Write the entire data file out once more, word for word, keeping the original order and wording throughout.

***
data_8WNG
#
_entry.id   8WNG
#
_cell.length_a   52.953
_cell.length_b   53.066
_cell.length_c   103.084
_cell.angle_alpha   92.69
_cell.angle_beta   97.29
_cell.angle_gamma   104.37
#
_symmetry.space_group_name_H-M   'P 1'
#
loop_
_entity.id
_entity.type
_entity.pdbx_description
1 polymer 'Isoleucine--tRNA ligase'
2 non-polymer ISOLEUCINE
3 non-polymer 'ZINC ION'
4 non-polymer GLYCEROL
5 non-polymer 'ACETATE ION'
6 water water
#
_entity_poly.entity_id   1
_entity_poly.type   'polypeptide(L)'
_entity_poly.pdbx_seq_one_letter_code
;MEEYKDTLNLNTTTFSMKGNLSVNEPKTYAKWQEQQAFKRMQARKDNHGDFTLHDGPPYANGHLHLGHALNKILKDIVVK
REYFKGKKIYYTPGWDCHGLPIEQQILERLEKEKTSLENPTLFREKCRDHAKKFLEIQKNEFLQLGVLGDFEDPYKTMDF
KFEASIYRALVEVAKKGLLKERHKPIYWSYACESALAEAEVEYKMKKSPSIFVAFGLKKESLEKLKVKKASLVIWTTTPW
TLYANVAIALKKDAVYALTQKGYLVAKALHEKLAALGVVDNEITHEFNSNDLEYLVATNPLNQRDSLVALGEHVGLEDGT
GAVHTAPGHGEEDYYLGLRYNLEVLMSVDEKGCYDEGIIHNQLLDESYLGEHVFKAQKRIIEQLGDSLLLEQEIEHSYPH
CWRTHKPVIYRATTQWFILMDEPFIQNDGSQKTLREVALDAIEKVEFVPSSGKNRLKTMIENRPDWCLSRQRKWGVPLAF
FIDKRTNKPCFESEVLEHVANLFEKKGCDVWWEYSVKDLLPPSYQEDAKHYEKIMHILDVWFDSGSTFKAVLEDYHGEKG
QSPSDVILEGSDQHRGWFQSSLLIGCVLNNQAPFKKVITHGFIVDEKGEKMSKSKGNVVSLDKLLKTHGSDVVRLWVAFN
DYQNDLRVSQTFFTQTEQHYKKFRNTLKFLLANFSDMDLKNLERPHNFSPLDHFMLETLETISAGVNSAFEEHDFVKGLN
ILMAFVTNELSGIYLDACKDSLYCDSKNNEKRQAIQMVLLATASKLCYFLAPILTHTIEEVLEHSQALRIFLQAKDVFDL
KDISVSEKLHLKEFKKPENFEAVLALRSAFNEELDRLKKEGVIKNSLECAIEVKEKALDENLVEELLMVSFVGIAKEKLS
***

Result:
data_8WNG
#
_entry.id   8WNG
#
_cell.length_a   52.953
_cell.length_b   53.066
_cell.length_c   103.084
_cell.angle_alpha   92.69
_cell.angle_beta   97.29
_cell.angle_gamma   104.37
#
_symmetry.space_group_name_H-M   'P 1'
#
loop_
_entity.id
_entity.type
_entity.pdbx_description
1 polymer 'Isoleucine--tRNA ligase'
2 non-polymer ISOLEUCINE
3 non-polymer 'ZINC ION'
4 non-polymer GLYCEROL
5 non-polymer 'ACETATE ION'
6 water water
#
_entity_poly.entity_id   1
_entity_poly.type   'polypeptide(L)'
_entity_poly.pdbx_seq_one_letter_code
;MEEYKDTLNLNTTTFSMKGNLSVNEPKTYAKWQEQQAFKRMQARKDNHGDFTLHDGPPYANGHLHLGHALNKILKDIVVK
REYFKGKKIYYTPGWDCHGLPIEQQILERLEKEKTSLENPTLFREKCRDHAKKFLEIQKNEFLQLGVLGDFEDPYKTMDF
KFEASIYRALVEVAKKGLLKERHKPIYWSYACESALAEAEVEYKMKKSPSIFVAFGLKKESLEKLKVKKASLVIWTTTPW
TLYANVAIALKKDAVYALTQKGYLVAKALHEKLAALGVVDNEITHEFNSNDLEYLVATNPLNQRDSLVALGEHVGLEDGT
GAVHTAPGHGEEDYYLGLRYNLEVLMSVDEKGCYDEGIIHNQLLDESYLGEHVFKAQKRIIEQLGDSLLLEQEIEHSYPH
CWRTHKPVIYRATTQWFILMDEPFIQNDGSQKTLREVALDAIEKVEFVPSSGKNRLKTMIENRPDWCLSRQRKWGVPLAF
FIDKRTNKPCFESEVLEHVANLFEKKGCDVWWEYSVKDLLPPSYQEDAKHYEKIMHILDVWFDSGSTFKAVLEDYHGEKG
QSPSDVILEGSDQHRGWFQSSLLIGCVLNNQAPFKKVITHGFIVDEKGEKMSKSKGNVVSLDKLLKTHGSDVVRLWVAFN
DYQNDLRVSQTFFTQTEQHYKKFRNTLKFLLANFSDMDLKNLERPHNFSPLDHFMLETLETISAGVNSAFEEHDFVKGLN
ILMAFVTNELSGIYLDACKDSLYCDSKNNEKRQAIQMVLLATASKLCYFLAPILTHTIEEVLEHSQALRIFLQAKDVFDL
KDISVSEKLHLKEFKKPENFEAVLALRSAFNEELDRLKKEGVIKNSLECAIEVKEKALDENLVEELLMVSFVGIAKEKLS